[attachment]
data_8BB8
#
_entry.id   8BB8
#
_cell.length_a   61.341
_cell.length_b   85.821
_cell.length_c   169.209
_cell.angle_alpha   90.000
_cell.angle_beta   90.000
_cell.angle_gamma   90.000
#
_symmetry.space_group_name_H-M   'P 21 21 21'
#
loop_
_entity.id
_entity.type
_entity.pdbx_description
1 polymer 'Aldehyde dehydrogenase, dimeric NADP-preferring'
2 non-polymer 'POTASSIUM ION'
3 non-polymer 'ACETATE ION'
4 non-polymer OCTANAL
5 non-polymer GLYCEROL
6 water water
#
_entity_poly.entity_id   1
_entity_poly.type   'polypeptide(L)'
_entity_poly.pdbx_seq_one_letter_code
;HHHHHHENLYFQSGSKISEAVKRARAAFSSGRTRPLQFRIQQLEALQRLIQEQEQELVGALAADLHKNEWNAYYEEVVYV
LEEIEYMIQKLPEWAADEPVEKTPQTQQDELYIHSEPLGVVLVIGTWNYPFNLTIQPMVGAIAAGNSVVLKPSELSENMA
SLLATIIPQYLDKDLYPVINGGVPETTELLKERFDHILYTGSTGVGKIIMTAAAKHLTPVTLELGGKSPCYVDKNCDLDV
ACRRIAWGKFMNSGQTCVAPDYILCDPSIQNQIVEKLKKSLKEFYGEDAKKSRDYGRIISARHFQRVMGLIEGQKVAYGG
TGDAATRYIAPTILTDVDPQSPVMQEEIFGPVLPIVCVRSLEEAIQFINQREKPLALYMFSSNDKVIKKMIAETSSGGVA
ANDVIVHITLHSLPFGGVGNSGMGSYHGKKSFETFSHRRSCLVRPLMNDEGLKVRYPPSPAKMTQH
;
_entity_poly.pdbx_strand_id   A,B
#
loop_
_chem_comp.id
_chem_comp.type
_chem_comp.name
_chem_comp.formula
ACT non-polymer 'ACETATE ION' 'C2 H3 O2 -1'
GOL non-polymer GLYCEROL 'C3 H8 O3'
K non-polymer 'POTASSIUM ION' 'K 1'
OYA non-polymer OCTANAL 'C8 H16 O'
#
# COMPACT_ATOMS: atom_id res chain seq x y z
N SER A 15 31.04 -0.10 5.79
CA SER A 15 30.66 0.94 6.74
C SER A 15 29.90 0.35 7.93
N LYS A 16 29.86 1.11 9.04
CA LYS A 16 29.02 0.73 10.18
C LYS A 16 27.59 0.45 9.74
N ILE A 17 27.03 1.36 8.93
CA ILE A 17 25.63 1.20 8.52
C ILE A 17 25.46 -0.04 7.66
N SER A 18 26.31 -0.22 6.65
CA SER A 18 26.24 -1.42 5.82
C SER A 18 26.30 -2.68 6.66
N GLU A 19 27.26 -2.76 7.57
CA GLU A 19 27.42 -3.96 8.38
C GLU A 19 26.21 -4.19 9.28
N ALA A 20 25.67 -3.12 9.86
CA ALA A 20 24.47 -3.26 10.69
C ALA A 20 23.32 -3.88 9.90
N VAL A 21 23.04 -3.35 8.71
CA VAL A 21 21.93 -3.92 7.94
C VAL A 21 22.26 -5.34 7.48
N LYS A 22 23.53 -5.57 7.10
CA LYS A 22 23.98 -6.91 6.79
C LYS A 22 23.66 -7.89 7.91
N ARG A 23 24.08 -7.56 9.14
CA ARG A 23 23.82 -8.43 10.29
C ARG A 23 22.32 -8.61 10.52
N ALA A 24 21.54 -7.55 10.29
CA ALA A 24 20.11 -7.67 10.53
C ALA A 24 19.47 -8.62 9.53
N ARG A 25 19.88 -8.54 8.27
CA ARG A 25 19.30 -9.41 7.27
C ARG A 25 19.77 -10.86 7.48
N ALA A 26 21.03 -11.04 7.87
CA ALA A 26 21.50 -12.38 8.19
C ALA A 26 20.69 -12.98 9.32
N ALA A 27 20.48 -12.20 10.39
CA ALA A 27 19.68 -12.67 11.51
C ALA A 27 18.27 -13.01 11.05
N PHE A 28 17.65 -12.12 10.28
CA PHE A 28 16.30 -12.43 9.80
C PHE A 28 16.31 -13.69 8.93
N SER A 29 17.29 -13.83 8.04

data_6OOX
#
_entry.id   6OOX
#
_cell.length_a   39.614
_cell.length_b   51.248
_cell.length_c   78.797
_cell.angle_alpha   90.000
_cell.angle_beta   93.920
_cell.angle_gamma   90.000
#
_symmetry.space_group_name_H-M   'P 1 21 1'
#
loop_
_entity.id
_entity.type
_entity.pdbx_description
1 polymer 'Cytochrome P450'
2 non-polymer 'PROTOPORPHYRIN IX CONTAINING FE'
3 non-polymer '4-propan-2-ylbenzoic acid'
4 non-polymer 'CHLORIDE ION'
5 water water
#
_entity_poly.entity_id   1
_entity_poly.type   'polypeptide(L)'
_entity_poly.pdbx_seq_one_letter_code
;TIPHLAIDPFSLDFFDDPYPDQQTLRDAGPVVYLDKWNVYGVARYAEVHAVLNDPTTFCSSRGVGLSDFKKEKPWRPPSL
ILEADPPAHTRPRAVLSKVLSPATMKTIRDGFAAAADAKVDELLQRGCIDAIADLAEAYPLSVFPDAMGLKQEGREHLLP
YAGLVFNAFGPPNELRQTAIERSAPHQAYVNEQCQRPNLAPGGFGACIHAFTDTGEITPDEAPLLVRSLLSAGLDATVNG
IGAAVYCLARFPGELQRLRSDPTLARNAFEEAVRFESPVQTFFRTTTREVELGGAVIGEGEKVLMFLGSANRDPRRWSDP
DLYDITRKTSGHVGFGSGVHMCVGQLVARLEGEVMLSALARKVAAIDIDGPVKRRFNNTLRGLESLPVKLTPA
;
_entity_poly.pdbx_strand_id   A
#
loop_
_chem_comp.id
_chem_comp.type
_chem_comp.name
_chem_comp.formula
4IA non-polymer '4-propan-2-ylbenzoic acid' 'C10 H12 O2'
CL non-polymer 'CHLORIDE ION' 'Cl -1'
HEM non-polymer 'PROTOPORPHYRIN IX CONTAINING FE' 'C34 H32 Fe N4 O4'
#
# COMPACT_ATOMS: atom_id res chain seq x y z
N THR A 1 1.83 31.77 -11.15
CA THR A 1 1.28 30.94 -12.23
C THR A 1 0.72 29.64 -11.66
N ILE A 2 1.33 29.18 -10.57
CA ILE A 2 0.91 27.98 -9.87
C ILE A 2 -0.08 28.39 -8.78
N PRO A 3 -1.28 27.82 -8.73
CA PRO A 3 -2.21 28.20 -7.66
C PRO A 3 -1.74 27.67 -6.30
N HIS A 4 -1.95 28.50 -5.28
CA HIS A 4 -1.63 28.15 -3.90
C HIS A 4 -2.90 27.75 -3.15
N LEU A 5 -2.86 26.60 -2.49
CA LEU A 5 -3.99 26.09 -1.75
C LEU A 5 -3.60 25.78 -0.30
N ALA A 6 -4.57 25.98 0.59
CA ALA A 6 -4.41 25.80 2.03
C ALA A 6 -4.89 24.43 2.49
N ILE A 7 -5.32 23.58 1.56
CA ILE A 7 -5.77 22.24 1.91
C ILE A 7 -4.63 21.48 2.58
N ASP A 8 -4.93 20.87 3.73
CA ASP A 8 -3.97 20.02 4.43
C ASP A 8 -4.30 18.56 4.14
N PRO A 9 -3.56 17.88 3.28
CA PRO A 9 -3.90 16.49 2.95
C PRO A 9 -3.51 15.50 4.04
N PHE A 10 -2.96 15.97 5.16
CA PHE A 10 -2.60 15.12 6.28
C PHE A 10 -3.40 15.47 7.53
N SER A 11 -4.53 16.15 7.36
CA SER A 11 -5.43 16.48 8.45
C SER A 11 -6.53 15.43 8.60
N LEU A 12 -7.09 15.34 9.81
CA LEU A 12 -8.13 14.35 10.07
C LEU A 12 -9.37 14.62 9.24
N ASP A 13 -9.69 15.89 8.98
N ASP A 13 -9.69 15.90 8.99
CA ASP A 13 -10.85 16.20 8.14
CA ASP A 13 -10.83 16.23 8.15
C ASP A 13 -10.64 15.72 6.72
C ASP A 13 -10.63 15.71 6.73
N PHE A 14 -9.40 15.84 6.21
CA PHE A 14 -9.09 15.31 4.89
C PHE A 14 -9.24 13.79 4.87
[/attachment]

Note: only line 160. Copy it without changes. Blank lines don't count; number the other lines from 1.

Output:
CA PRO A 9 -3.90 16.49 2.95